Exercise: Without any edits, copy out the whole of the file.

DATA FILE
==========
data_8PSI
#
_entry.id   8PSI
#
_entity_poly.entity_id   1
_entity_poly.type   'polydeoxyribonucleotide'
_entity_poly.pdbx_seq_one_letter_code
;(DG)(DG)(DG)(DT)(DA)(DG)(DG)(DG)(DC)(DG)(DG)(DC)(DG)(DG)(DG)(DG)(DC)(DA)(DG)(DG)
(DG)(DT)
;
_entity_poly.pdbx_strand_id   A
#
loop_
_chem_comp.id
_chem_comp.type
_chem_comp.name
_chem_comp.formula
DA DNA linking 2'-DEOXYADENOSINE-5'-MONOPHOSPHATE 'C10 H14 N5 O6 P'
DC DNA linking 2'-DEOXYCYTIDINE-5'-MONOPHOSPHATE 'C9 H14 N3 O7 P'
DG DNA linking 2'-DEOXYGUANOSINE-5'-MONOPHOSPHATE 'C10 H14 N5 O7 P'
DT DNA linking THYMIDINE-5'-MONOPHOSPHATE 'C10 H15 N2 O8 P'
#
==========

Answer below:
data_8PSI
#
_entry.id   8PSI
#
_entity_poly.entity_id   1
_entity_poly.type   'polydeoxyribonucleotide'
_entity_poly.pdbx_seq_one_letter_code
;(DG)(DG)(DG)(DT)(DA)(DG)(DG)(DG)(DC)(DG)(DG)(DC)(DG)(DG)(DG)(DG)(DC)(DA)(DG)(DG)
(DG)(DT)
;
_entity_poly.pdbx_strand_id   A
#
loop_
_chem_comp.id
_chem_comp.type
_chem_comp.name
_chem_comp.formula
DA DNA linking 2'-DEOXYADENOSINE-5'-MONOPHOSPHATE 'C10 H14 N5 O6 P'
DC DNA linking 2'-DEOXYCYTIDINE-5'-MONOPHOSPHATE 'C9 H14 N3 O7 P'
DG DNA linking 2'-DEOXYGUANOSINE-5'-MONOPHOSPHATE 'C10 H14 N5 O7 P'
DT DNA linking THYMIDINE-5'-MONOPHOSPHATE 'C10 H15 N2 O8 P'
#